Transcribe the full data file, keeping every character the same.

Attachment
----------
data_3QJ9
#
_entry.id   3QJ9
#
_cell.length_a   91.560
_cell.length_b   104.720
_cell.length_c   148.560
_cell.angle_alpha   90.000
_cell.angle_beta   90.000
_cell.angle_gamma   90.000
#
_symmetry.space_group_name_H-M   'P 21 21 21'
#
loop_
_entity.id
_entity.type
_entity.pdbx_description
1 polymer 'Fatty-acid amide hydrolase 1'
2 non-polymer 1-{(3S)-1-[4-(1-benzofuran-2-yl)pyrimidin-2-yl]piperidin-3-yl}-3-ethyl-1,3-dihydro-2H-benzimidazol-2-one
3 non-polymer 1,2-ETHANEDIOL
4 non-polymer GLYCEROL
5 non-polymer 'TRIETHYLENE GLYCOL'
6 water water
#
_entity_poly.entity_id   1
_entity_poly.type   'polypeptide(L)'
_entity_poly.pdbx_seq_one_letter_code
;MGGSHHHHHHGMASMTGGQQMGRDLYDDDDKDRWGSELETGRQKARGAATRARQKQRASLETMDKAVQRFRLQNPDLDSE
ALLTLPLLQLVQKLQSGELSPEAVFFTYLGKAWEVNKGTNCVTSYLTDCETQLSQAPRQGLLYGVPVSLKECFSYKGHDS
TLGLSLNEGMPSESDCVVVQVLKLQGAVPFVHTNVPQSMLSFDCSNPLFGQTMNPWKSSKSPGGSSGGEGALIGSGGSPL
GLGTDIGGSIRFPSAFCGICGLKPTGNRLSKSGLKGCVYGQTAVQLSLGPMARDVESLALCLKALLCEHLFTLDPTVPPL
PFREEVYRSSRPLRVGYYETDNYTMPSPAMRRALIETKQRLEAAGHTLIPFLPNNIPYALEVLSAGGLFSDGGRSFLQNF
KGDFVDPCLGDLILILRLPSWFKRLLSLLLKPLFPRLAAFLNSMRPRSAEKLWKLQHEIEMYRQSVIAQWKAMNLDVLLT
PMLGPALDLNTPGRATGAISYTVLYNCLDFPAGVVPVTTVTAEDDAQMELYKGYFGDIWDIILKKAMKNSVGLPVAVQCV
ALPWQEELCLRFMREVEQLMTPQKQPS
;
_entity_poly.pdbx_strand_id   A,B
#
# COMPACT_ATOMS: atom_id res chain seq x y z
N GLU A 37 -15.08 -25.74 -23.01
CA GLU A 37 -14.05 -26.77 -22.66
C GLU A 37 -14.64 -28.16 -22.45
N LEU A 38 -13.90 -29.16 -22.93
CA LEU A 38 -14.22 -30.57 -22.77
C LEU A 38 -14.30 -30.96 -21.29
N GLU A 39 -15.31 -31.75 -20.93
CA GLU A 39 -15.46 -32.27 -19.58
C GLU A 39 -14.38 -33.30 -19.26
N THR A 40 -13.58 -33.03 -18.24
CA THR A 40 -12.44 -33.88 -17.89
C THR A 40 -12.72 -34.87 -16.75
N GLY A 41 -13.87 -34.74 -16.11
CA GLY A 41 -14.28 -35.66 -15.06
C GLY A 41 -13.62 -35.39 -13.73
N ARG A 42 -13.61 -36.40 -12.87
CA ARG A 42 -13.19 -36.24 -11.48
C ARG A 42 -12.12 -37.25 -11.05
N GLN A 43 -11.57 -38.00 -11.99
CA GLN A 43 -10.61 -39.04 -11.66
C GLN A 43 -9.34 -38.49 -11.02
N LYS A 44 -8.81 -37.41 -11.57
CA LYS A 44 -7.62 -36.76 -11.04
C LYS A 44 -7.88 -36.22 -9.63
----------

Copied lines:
data_3QJ9
#
_entry.id   3QJ9
#
_cell.length_a   91.560
_cell.length_b   104.720
_cell.length_c   148.560
_cell.angle_alpha   90.000
_cell.angle_beta   90.000
_cell.angle_gamma   90.000
#
_symmetry.space_group_name_H-M   'P 21 21 21'
#
loop_
_entity.id
_entity.type
_entity.pdbx_description
1 polymer 'Fatty-acid amide hydrolase 1'
2 non-polymer 1-{(3S)-1-[4-(1-benzofuran-2-yl)pyrimidin-2-yl]piperidin-3-yl}-3-ethyl-1,3-dihydro-2H-benzimidazol-2-one
3 non-polymer 1,2-ETHANEDIOL
4 non-polymer GLYCEROL
5 non-polymer 'TRIETHYLENE GLYCOL'
6 water water
#
_entity_poly.entity_id   1
_entity_poly.type   'polypeptide(L)'
_entity_poly.pdbx_seq_one_letter_code
;MGGSHHHHHHGMASMTGGQQMGRDLYDDDDKDRWGSELETGRQKARGAATRARQKQRASLETMDKAVQRFRLQNPDLDSE
ALLTLPLLQLVQKLQSGELSPEAVFFTYLGKAWEVNKGTNCVTSYLTDCETQLSQAPRQGLLYGVPVSLKECFSYKGHDS
TLGLSLNEGMPSESDCVVVQVLKLQGAVPFVHTNVPQSMLSFDCSNPLFGQTMNPWKSSKSPGGSSGGEGALIGSGGSPL
GLGTDIGGSIRFPSAFCGICGLKPTGNRLSKSGLKGCVYGQTAVQLSLGPMARDVESLALCLKALLCEHLFTLDPTVPPL
PFREEVYRSSRPLRVGYYETDNYTMPSPAMRRALIETKQRLEAAGHTLIPFLPNNIPYALEVLSAGGLFSDGGRSFLQNF
KGDFVDPCLGDLILILRLPSWFKRLLSLLLKPLFPRLAAFLNSMRPRSAEKLWKLQHEIEMYRQSVIAQWKAMNLDVLLT
PMLGPALDLNTPGRATGAISYTVLYNCLDFPAGVVPVTTVTAEDDAQMELYKGYFGDIWDIILKKAMKNSVGLPVAVQCV
ALPWQEELCLRFMREVEQLMTPQKQPS
;
_entity_poly.pdbx_strand_id   A,B
#
# COMPACT_ATOMS: atom_id res chain seq x y z
N GLU A 37 -15.08 -25.74 -23.01
CA GLU A 37 -14.05 -26.77 -22.66
C GLU A 37 -14.64 -28.16 -22.45
N LEU A 38 -13.90 -29.16 -22.93
CA LEU A 38 -14.22 -30.57 -22.77
C LEU A 38 -14.30 -30.96 -21.29
N GLU A 39 -15.31 -31.75 -20.93
CA GLU A 39 -15.46 -32.27 -19.58
C GLU A 39 -14.38 -33.30 -19.26
N THR A 40 -13.58 -33.03 -18.24
CA THR A 40 -12.44 -33.88 -17.89
C THR A 40 -12.72 -34.87 -16.75
N GLY A 41 -13.87 -34.74 -16.11
CA GLY A 41 -14.28 -35.66 -15.06
C GLY A 41 -13.62 -35.39 -13.73
N ARG A 42 -13.61 -36.40 -12.87
CA ARG A 42 -13.19 -36.24 -11.48
C ARG A 42 -12.12 -37.25 -11.05
N GLN A 43 -11.57 -38.00 -11.99
CA GLN A 43 -10.61 -39.04 -11.66
C GLN A 43 -9.34 -38.49 -11.02
N LYS A 44 -8.81 -37.41 -11.57
CA LYS A 44 -7.62 -36.76 -11.04
C LYS A 44 -7.88 -36.22 -9.63